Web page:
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For The Garden

Bird of Paradise

Author: Nancy Erdmann
Issue: April, 2009, Page 136

Description—This feathery-leafed shrub ranges in size from a medium bush to a small tree. It produces large blossoms in yellow, red or orange that are followed by seedpods. Its protruding stamens are a marked feature. A common planting along roadways in Arizona’s lower elevations, bird of paradise is extremely hardy.

Best traits—This fast-growing plant features colorful clusters of flowers that provide ornamental appeal in the low-desert landscape. Its long bloom season runs from March to October—except cascalote (Caesalpinia cacalaco), which flowers from December to February. The sun-loving shrub thrives in the heat yet requires little to moderate watering. Its nectar-rich blossoms are favorite stopping points for bees, butterflies and hummingbirds.

In the gardenCaesalpinia makes an excellent accent or specimen plant in desert and tropical-themed gardens. It can be used as a backdrop for other vegetation, grown as an informal hedge, massed for drama, or trained into a small tree. It also is a good choice for hot spots or locations with reflected heat.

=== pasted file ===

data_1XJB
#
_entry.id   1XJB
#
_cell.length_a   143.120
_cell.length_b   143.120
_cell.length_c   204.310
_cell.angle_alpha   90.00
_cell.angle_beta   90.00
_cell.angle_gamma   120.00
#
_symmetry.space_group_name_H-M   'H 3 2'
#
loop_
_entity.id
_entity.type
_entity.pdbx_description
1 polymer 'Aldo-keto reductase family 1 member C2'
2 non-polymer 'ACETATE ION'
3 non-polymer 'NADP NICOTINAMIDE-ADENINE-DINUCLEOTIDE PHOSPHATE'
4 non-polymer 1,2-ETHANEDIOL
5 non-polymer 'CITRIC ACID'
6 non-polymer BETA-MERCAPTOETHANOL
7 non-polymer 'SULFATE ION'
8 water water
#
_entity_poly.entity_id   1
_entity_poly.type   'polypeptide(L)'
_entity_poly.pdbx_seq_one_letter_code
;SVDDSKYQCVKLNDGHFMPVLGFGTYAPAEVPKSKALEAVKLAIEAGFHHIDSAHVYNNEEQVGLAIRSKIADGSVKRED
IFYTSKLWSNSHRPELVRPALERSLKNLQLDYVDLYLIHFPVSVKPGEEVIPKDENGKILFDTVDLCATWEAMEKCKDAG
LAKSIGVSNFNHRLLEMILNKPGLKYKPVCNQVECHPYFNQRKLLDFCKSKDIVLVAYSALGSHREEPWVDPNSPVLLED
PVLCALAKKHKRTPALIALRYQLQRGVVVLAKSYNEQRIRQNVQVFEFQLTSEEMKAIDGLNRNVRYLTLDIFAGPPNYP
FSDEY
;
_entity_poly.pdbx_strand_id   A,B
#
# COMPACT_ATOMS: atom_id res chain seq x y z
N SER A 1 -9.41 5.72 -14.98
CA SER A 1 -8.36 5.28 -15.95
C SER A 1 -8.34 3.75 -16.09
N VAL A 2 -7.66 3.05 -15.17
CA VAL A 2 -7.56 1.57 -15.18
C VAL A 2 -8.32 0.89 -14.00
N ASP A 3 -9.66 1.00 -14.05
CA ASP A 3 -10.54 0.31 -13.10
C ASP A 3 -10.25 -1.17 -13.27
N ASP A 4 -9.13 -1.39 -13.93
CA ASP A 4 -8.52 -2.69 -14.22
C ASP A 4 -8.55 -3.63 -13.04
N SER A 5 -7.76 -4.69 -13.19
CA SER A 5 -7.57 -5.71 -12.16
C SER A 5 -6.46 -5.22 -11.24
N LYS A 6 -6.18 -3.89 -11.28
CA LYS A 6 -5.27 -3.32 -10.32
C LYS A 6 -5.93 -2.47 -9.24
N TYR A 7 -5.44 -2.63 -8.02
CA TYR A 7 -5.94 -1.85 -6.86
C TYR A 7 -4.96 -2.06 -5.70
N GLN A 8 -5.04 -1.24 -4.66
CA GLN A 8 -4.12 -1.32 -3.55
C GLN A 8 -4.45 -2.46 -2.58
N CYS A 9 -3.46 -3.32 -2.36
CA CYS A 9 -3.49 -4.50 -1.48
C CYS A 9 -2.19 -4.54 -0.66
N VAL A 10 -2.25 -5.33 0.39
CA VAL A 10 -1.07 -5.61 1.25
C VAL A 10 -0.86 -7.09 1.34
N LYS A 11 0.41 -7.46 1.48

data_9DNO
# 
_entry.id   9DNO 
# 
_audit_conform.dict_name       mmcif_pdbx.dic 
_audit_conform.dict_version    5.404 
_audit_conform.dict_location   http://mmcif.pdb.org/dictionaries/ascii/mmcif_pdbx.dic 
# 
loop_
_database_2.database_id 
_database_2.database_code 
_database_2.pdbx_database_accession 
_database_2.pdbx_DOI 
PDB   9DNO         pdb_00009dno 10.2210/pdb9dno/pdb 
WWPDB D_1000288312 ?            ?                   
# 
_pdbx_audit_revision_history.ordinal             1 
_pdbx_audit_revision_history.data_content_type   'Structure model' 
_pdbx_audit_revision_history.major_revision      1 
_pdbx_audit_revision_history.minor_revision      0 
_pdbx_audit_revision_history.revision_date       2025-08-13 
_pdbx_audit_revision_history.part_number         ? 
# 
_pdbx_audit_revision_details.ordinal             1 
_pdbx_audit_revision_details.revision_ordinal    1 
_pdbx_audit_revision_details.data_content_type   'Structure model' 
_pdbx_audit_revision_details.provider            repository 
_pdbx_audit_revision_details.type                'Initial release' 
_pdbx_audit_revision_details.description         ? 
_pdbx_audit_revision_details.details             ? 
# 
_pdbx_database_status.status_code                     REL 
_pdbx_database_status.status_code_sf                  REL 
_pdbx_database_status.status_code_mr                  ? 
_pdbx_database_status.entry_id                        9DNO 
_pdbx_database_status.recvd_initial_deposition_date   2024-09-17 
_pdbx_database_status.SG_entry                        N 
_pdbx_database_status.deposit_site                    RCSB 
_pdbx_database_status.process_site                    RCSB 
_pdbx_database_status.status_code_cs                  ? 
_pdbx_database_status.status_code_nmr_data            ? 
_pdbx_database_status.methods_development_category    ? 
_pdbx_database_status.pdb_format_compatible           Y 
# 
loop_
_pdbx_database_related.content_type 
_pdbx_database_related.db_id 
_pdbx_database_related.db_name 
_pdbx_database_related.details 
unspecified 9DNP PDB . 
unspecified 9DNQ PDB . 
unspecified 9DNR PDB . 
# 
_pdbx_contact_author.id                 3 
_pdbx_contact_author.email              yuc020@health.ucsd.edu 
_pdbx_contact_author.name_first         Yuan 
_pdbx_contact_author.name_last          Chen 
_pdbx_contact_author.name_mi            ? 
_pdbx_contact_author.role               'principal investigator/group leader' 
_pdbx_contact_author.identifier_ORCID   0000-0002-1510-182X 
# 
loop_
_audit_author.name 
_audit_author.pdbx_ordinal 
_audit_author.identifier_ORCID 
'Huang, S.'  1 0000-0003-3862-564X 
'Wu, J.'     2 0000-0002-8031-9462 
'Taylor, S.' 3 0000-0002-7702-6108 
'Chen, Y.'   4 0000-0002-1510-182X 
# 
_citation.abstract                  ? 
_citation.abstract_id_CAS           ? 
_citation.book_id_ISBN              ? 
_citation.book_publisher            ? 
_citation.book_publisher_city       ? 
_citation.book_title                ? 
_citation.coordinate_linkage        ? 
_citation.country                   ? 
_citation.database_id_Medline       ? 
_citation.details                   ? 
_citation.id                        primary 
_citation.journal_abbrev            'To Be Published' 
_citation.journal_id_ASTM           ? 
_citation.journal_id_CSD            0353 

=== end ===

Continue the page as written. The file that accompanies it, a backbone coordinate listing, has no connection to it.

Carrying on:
Photos - Clockwise from top left - Mexican bird of paradise, Cascalote, Yellow bird of paradise, Red bird of paradise

Photography by Kirti Mathura

Growing tips
• Plant in full to partial sun in well-draining soil.
• Water deeply every two weeks when flowering to prolong blooming. Otherwise, provide supplemental irrigation as needed.
• To keep soil from drying out in summer, add a layer of mulch around but not touching the plant’s base.
• If chlorosis occurs and leaves turn yellow, treat with iron chelate.
• Remove spent flower heads if desired. In winter, prune severely to promote fresh growth in spring.

Note: The seedpods are poisonous if ingested.

Recommended varieties
Cascalote (Caesalpinia cacalaco); Mexican bird of paradise (C. mexicana); red bird of paradise (C. pulcherrima); yellow bird of paradise (C. gilliesii)
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